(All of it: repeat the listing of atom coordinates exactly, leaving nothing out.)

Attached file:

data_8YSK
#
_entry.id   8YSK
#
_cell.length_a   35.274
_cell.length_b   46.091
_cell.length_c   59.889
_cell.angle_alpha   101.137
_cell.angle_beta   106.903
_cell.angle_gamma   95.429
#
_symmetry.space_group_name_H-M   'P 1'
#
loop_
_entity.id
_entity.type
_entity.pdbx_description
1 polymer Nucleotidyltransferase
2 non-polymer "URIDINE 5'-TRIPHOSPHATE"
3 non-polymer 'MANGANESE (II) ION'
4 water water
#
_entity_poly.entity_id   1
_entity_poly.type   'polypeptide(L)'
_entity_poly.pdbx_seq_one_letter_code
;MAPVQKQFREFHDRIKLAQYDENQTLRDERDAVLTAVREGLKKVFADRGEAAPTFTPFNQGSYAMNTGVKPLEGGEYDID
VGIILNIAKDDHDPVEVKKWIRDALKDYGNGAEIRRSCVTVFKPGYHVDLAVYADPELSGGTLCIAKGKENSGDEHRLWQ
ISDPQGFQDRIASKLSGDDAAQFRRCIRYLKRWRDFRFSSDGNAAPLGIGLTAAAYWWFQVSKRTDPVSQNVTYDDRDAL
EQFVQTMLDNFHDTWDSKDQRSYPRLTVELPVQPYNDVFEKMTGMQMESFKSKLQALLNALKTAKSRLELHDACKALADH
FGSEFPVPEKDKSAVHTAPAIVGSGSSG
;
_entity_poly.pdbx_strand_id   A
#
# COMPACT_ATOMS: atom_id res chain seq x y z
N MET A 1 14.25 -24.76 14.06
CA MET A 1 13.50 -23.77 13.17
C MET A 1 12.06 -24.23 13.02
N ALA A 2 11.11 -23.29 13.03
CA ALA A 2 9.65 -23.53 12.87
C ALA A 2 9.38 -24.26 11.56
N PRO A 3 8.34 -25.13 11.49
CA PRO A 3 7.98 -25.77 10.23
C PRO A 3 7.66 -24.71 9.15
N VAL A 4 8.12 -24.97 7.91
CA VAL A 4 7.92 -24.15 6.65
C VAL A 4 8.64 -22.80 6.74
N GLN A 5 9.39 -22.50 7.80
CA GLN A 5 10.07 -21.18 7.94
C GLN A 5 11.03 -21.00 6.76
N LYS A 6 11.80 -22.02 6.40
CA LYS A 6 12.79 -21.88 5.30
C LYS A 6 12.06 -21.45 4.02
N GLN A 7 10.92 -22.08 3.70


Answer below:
data_8YSK
#
_entry.id   8YSK
#
_cell.length_a   35.274
_cell.length_b   46.091
_cell.length_c   59.889
_cell.angle_alpha   101.137
_cell.angle_beta   106.903
_cell.angle_gamma   95.429
#
_symmetry.space_group_name_H-M   'P 1'
#
loop_
_entity.id
_entity.type
_entity.pdbx_description
1 polymer Nucleotidyltransferase
2 non-polymer "URIDINE 5'-TRIPHOSPHATE"
3 non-polymer 'MANGANESE (II) ION'
4 water water
#
_entity_poly.entity_id   1
_entity_poly.type   'polypeptide(L)'
_entity_poly.pdbx_seq_one_letter_code
;MAPVQKQFREFHDRIKLAQYDENQTLRDERDAVLTAVREGLKKVFADRGEAAPTFTPFNQGSYAMNTGVKPLEGGEYDID
VGIILNIAKDDHDPVEVKKWIRDALKDYGNGAEIRRSCVTVFKPGYHVDLAVYADPELSGGTLCIAKGKENSGDEHRLWQ
ISDPQGFQDRIASKLSGDDAAQFRRCIRYLKRWRDFRFSSDGNAAPLGIGLTAAAYWWFQVSKRTDPVSQNVTYDDRDAL
EQFVQTMLDNFHDTWDSKDQRSYPRLTVELPVQPYNDVFEKMTGMQMESFKSKLQALLNALKTAKSRLELHDACKALADH
FGSEFPVPEKDKSAVHTAPAIVGSGSSG
;
_entity_poly.pdbx_strand_id   A
#
# COMPACT_ATOMS: atom_id res chain seq x y z
N MET A 1 14.25 -24.76 14.06
CA MET A 1 13.50 -23.77 13.17
C MET A 1 12.06 -24.23 13.02
N ALA A 2 11.11 -23.29 13.03
CA ALA A 2 9.65 -23.53 12.87
C ALA A 2 9.38 -24.26 11.56
N PRO A 3 8.34 -25.13 11.49
CA PRO A 3 7.98 -25.77 10.23
C PRO A 3 7.66 -24.71 9.15
N VAL A 4 8.12 -24.97 7.91
CA VAL A 4 7.92 -24.15 6.65
C VAL A 4 8.64 -22.80 6.74
N GLN A 5 9.39 -22.50 7.80
CA GLN A 5 10.07 -21.18 7.94
C GLN A 5 11.03 -21.00 6.76
N LYS A 6 11.80 -22.02 6.40
CA LYS A 6 12.79 -21.88 5.30
C LYS A 6 12.06 -21.45 4.02
N GLN A 7 10.92 -22.08 3.70